This page-by-page annotation is organized by sections, as delineated by the seven squares (sprockets) which separate each section. The page numbers for this page-by-page annotation are for the original Viking edition (760 pages). Editions by other publishers vary in pagination the newer Penguin editions are 776 pages; the Bantam edition is 886 pages.
Contributors: Please use a 760-page edition (either the original Viking edition with the orange cover or the Penguin USA edition with the blue cover and rocket diagram there are plenty on Ebay for around $10) or search the Google edition for the correct page number. Readers: To calculate the Bantam edition use this formula: Bantam page # x 1.165. Before p.50 it's about a page earlier; as you get later in the book, add a page.
Finally, profound thanks to Prof. Don Larsson for providing the foundation for this page-by-page annotation.
According to McGovern, a cotton-mill town near Nordhausen where most of the rocket specialists and their families were resettled after Peenemünde was abandoned.
237 16-20 Carl Orff's lively...ardeo...
From Tempus es iocundum (This is the joyful time), a song from Orff's famous cantata Carmina Burana
|Latin text||English translation|
|O, O, O,||Oh, Oh, Oh,|
|To-tus flore-o!||I am bursting out all over!|
|Iam amore virginali||with first love|
|Totus ardeo...||I am burning all over...|
239.18-19 demons—yes, including Maxwell’s
Pynchon introduced Maxwell’s Demon in The Crying of Lot 49, where John Nefastis shows a supposedly working version of this theoretical entity to Oedipa. See the discussion of the Demon and the problem of entropy at the Pomona College Pynchon site.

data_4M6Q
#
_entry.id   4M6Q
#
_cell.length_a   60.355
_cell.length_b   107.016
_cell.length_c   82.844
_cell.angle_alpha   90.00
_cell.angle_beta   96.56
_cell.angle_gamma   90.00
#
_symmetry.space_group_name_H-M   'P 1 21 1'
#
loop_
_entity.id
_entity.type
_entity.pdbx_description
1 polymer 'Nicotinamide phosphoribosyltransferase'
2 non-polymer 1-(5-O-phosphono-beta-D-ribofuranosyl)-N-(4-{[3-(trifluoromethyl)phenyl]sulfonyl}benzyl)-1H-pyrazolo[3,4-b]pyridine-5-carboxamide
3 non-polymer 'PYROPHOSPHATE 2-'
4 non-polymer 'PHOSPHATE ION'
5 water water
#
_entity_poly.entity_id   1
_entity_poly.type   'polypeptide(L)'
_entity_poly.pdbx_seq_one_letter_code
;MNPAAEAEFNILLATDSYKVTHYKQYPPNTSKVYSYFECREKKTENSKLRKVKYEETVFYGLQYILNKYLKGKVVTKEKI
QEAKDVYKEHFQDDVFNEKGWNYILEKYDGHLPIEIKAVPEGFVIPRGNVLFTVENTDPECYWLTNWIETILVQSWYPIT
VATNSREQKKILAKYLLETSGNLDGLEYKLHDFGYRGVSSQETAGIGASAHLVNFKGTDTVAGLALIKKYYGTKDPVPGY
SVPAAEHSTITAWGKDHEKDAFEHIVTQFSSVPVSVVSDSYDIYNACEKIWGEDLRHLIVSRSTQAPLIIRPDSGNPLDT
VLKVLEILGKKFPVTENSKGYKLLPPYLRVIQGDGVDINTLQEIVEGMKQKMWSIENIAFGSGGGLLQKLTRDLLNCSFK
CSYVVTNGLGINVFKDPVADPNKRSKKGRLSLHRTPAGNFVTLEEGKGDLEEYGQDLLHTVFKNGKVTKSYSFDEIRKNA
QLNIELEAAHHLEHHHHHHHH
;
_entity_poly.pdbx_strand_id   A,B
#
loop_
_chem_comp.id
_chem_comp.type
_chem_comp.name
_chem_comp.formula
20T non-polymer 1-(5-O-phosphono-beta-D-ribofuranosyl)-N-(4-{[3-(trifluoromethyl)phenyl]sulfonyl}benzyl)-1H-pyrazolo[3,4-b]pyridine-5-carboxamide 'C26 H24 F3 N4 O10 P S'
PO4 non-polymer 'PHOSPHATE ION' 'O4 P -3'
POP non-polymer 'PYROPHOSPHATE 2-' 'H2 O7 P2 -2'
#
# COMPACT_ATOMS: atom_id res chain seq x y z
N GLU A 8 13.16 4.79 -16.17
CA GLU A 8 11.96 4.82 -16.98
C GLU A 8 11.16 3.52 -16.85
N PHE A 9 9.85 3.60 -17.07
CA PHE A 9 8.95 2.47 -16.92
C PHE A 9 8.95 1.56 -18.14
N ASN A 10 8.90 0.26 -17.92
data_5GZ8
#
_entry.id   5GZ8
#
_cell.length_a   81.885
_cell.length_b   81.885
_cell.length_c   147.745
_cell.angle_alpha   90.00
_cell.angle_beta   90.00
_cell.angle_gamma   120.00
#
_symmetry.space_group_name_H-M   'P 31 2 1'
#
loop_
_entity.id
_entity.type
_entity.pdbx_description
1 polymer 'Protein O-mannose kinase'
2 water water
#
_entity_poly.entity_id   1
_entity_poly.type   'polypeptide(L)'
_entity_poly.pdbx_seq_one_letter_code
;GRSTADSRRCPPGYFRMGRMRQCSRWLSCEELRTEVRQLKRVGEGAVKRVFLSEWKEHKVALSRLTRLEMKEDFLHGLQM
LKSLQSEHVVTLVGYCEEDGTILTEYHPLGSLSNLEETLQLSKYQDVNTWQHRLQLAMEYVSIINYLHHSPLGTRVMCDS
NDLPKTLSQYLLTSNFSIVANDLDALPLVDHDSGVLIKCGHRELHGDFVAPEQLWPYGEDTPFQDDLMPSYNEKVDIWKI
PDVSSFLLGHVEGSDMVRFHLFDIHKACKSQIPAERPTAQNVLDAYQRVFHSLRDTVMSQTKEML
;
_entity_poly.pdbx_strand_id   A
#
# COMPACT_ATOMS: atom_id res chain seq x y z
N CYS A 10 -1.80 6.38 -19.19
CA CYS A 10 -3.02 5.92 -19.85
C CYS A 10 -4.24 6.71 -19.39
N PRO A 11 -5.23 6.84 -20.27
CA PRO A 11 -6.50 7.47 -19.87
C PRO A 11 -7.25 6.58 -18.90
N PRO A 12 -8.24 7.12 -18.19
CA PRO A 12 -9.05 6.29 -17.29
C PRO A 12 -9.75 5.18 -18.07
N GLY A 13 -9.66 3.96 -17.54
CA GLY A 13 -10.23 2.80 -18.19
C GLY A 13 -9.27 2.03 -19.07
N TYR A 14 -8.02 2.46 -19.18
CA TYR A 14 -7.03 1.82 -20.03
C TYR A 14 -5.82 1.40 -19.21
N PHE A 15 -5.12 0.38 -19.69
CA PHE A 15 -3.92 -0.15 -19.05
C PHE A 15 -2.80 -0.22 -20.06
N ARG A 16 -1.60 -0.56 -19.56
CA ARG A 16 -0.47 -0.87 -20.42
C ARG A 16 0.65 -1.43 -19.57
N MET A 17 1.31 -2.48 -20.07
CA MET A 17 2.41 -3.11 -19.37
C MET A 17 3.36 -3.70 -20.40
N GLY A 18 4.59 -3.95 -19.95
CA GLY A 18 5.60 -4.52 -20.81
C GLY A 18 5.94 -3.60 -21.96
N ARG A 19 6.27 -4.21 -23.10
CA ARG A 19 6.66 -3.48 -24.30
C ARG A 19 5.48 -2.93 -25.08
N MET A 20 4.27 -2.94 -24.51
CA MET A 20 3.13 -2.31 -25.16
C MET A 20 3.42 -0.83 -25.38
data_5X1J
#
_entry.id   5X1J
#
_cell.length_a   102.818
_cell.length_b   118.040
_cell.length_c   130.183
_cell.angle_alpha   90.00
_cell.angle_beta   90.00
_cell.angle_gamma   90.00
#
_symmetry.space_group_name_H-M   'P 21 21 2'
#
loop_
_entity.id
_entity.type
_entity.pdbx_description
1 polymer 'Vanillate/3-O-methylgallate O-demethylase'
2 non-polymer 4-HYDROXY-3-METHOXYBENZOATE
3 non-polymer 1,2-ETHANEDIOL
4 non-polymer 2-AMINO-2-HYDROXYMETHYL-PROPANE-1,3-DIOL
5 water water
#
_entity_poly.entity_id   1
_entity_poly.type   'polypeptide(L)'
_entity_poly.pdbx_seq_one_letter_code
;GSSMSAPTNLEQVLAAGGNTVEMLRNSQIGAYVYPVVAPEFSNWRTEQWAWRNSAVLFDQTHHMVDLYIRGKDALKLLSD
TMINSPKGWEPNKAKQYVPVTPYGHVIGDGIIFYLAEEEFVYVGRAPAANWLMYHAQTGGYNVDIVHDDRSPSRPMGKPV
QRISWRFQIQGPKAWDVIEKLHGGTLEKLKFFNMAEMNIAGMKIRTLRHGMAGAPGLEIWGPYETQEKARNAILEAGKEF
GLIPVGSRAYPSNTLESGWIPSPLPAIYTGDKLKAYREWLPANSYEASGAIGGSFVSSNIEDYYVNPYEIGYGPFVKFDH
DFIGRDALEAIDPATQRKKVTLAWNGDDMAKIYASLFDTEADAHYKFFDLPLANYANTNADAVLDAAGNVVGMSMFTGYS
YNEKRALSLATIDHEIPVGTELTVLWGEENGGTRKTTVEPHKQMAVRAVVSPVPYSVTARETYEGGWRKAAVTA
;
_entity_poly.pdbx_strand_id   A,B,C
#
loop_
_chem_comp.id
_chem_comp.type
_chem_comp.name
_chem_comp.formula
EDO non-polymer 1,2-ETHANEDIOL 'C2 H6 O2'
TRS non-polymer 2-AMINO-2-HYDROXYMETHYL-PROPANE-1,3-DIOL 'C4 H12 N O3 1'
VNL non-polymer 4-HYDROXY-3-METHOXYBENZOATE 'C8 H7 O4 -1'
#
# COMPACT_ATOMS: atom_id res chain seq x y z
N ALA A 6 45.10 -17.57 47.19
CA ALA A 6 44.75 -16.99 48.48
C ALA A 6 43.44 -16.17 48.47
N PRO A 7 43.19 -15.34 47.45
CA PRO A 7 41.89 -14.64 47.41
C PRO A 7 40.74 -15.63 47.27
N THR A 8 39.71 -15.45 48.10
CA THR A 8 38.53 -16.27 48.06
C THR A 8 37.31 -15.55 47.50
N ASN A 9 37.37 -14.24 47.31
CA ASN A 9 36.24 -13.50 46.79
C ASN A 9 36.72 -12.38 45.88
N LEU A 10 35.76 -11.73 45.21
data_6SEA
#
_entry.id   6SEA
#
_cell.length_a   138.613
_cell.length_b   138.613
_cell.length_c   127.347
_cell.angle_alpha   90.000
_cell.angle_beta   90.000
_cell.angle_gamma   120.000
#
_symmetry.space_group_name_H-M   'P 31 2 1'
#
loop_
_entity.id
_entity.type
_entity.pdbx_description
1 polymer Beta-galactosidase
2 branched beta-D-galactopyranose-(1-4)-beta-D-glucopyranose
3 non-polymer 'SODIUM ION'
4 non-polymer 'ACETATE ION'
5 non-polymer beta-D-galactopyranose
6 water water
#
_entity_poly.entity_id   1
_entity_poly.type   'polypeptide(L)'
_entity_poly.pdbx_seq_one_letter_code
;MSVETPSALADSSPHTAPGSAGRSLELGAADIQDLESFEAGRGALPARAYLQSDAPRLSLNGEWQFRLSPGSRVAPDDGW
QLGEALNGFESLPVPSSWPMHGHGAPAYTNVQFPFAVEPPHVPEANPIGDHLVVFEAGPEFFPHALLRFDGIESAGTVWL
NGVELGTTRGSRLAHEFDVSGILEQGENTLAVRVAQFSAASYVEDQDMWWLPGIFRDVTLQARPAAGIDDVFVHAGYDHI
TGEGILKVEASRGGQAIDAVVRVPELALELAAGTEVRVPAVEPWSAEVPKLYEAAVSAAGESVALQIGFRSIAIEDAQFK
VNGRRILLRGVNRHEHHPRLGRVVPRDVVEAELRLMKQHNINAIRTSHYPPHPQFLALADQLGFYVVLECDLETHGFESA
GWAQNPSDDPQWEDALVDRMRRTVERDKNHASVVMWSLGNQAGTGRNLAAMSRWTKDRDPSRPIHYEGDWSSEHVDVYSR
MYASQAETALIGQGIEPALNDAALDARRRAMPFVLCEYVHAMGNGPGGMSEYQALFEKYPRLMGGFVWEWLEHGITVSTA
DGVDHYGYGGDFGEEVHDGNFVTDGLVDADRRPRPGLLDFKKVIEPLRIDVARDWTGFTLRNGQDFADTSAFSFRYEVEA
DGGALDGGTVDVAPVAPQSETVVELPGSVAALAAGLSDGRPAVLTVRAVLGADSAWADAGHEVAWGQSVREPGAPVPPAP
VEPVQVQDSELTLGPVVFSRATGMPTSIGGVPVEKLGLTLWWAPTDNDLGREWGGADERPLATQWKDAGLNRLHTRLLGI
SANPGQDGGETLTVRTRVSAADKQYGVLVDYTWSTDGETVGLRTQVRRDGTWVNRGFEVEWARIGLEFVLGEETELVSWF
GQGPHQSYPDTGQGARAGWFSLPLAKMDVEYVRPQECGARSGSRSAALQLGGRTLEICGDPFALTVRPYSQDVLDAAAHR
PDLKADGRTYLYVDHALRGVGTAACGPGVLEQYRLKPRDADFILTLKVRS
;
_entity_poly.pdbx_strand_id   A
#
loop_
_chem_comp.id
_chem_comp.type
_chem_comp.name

240.20-21 the sour stuff
a literal translation of the German word for oxygen: Sauerstoff
An American gas and oil company formed in 1911 upon the breakup of Standard Oil. It takes its name from the phonetic pronunciation of 'S.O.' In 1973, the name was replaced in the U.S. with Exxon.
A car brand and model built by the Hudson Motor Car Company of Detroit, Michigan between 1932 and 1939.
240.41 like Cary Grant
Though he was a naturalized American, Grant’s accent was hardly "quasi-British," as Weisenburger describes it. He was born Archibald Leach in Bristol, England in 1904. His accent, which avoided any strongly British or American colouration, sounded more British to Americans and more American to the British, with no trace of the thick burr and 'Ghost L' found in the local dialect of his birthplace.
241.3 Josef Israelplein
An esplanade in The Hague, actually Josef Israelsplein.
243.17 Alkit uniforms
Alkit was a clothing manufacturer which supplied uniforms, "especially R.A.F. outifts" according to their ads, to the British military.
243.28 formée cross
A cross having four arms which are narrow at the center and expand toward the ends; Germany's Iron Cross is one example
243.39 George ("Poudre") de la Perlimpinpin
poudre is French for 'powder', but poudre de la perlimpinpin is slang for 'patent medicine' or 'snake oil'
244.18 trente et quarante
French: thirty and forty also called rouge et noir (red and black), is a 17th century gambling card game of French origin played with cards and a special table. It is rarely found in US casinos, but still very popular in Continental Europe casinos, and one of the two games played in the gambling rooms at Monte Carlo, roulette being the other. Wikipedia entry
The term, used to describe Parisian thugs, was coined in 1902 by journalist Victor Morris. The word is also used in reference to the famous "Apache dance," where an Apache flings his woman about the floor.
Beyond the Zero
Un Perm' au Casino Herman Goering
In the Zone
279-295, 295-314, 314-329, 329-336, 336-359, 359-371, 371-383, 383-390, 390-392, 392-397, 397-433, 433-447, 448-456, 457-468, 468-472, 473-482, 482-488, 488-491, 492-505, 505-518, 518-525, 525-532, 532-536, 537-548, 549-557, 557-563, 563-566, 567-577, 577-580, 580-591, 591-610, 610-616